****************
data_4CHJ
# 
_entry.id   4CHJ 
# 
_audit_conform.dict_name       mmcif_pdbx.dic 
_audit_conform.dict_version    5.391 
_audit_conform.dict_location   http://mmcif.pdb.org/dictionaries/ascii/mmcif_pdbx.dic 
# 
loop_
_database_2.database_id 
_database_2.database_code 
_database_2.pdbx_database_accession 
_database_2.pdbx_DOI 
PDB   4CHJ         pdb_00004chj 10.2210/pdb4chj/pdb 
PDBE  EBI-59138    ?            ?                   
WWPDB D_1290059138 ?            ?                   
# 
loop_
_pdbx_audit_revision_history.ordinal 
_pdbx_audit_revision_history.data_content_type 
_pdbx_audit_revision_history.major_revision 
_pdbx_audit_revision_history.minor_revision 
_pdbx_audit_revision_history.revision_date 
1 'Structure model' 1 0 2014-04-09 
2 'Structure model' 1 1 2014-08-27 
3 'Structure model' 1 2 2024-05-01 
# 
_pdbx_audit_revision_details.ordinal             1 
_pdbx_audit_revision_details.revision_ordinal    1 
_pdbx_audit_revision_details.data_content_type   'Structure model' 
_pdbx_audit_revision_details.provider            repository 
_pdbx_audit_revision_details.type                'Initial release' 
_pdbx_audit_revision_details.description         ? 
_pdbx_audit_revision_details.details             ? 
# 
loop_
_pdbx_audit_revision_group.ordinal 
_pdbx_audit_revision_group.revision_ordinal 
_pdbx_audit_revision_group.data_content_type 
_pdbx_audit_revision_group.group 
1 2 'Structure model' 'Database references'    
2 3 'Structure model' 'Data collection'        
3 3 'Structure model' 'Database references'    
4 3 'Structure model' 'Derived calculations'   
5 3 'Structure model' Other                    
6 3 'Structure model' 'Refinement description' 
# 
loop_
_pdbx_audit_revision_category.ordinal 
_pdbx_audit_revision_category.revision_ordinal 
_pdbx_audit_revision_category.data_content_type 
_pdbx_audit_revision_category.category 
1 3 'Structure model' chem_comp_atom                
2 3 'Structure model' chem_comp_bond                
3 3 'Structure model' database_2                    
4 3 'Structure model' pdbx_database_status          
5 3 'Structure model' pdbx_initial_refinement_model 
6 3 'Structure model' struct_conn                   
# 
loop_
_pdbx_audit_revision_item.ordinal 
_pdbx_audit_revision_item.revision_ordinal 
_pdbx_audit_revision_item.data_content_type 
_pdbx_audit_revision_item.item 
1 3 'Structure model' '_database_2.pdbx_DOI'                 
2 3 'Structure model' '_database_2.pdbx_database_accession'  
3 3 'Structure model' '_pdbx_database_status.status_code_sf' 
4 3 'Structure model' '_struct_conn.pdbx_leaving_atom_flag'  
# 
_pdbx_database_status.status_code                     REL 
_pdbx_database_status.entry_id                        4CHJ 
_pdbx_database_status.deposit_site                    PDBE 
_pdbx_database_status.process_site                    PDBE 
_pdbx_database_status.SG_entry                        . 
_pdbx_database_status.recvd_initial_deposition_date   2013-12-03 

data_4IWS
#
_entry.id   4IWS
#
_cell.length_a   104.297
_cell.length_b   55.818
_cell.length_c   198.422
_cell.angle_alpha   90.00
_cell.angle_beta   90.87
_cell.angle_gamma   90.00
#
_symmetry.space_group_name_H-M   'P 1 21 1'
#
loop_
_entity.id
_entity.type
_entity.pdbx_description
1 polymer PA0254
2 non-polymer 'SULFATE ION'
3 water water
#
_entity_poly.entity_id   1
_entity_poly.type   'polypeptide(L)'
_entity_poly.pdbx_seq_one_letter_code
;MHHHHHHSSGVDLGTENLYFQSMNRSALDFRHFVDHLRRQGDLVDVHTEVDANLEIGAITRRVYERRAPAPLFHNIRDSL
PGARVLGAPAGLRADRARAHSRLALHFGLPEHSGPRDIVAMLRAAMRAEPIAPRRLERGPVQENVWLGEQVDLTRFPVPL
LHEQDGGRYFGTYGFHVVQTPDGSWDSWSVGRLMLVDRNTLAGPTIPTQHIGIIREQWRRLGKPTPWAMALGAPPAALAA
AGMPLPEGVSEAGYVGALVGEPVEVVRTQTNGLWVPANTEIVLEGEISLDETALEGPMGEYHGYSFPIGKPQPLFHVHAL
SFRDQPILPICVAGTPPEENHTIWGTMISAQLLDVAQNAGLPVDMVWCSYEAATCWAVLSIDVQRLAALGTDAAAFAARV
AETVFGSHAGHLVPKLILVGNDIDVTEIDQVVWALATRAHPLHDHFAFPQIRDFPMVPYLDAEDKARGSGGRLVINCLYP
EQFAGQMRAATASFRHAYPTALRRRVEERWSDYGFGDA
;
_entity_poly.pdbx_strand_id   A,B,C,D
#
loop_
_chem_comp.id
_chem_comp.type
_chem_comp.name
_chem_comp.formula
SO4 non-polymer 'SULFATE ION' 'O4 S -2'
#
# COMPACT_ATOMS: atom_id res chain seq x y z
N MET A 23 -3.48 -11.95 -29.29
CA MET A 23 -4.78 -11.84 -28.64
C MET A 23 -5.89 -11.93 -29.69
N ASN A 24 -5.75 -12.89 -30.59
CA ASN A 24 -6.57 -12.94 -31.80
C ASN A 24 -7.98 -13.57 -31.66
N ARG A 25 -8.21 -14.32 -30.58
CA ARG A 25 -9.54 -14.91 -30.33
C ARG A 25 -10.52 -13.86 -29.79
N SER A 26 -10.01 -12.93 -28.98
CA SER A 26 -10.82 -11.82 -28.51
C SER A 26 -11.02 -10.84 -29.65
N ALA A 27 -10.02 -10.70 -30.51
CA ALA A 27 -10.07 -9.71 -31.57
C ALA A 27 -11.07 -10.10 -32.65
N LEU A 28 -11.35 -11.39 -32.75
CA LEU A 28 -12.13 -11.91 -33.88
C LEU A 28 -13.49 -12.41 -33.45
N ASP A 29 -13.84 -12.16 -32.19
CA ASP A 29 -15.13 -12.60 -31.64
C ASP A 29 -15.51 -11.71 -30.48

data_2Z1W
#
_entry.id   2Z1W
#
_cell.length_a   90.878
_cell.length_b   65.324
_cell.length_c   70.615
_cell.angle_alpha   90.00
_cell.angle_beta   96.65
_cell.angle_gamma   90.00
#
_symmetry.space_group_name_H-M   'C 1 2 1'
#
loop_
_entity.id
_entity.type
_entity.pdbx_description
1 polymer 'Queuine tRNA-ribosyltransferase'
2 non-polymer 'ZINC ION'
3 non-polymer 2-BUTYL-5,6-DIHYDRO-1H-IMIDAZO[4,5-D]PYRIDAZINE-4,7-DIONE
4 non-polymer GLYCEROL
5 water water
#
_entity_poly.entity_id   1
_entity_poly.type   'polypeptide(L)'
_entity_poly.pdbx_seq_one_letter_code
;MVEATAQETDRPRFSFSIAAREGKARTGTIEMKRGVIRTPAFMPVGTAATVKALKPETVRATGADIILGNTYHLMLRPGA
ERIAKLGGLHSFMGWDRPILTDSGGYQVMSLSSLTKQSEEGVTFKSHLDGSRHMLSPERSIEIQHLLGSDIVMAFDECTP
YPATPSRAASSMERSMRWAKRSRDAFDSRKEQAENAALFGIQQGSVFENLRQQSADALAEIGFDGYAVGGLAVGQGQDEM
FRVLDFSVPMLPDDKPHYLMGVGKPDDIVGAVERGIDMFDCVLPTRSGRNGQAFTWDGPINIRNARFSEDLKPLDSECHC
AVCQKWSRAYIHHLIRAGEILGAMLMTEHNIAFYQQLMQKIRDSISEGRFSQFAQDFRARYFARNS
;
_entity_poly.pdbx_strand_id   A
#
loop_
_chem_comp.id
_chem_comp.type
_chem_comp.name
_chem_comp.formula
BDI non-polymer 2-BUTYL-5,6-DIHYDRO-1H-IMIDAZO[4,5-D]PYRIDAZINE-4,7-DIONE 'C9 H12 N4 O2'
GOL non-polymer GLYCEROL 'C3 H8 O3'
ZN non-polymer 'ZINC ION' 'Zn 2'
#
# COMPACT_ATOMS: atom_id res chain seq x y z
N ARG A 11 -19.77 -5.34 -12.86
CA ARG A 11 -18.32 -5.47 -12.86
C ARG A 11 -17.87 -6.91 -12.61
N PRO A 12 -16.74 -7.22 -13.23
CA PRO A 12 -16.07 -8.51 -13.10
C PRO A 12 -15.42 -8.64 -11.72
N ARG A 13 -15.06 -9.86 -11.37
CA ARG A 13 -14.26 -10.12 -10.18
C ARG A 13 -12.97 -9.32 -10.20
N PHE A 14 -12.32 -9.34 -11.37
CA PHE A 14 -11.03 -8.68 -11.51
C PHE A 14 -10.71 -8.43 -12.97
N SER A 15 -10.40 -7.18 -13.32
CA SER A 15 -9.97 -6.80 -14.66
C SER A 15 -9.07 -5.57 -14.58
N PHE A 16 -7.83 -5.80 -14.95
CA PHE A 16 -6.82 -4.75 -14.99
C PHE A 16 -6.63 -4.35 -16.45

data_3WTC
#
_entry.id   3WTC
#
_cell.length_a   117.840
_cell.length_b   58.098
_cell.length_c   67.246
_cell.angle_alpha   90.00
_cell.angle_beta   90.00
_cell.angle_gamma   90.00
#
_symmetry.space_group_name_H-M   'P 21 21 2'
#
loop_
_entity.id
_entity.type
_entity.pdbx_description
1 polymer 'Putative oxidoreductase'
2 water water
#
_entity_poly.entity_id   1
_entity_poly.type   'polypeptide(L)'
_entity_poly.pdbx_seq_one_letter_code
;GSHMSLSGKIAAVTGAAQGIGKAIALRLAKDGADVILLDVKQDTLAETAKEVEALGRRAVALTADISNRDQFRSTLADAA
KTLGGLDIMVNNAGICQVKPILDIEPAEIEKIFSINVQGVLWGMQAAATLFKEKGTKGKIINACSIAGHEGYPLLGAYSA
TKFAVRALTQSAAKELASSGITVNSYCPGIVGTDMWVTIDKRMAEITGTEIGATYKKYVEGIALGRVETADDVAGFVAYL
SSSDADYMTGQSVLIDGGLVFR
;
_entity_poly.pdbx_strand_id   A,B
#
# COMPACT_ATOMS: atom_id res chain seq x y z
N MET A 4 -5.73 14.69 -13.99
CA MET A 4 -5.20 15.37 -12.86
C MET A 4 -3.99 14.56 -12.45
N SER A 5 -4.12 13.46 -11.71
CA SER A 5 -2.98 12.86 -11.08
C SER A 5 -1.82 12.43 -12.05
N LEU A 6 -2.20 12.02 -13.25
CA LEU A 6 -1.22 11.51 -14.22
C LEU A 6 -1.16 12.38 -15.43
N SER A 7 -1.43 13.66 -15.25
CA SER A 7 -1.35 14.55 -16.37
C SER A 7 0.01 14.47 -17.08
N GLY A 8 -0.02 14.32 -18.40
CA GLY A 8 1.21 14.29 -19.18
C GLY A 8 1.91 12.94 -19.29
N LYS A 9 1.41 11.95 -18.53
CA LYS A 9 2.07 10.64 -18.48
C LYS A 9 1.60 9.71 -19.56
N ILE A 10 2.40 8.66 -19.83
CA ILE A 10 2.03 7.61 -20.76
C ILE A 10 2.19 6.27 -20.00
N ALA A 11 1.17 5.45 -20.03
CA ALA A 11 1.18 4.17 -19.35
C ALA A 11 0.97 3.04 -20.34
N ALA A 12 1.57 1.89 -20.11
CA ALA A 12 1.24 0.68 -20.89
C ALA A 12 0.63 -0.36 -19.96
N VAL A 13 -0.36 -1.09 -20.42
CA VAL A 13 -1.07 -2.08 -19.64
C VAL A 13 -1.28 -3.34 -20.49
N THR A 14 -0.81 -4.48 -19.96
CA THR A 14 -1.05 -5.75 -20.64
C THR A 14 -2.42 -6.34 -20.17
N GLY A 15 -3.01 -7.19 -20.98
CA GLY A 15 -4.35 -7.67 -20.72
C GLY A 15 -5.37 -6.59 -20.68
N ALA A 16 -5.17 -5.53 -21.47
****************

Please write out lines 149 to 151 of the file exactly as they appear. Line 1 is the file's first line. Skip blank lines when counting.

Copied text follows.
#
_symmetry.space_group_name_H-M   'C 1 2 1'
#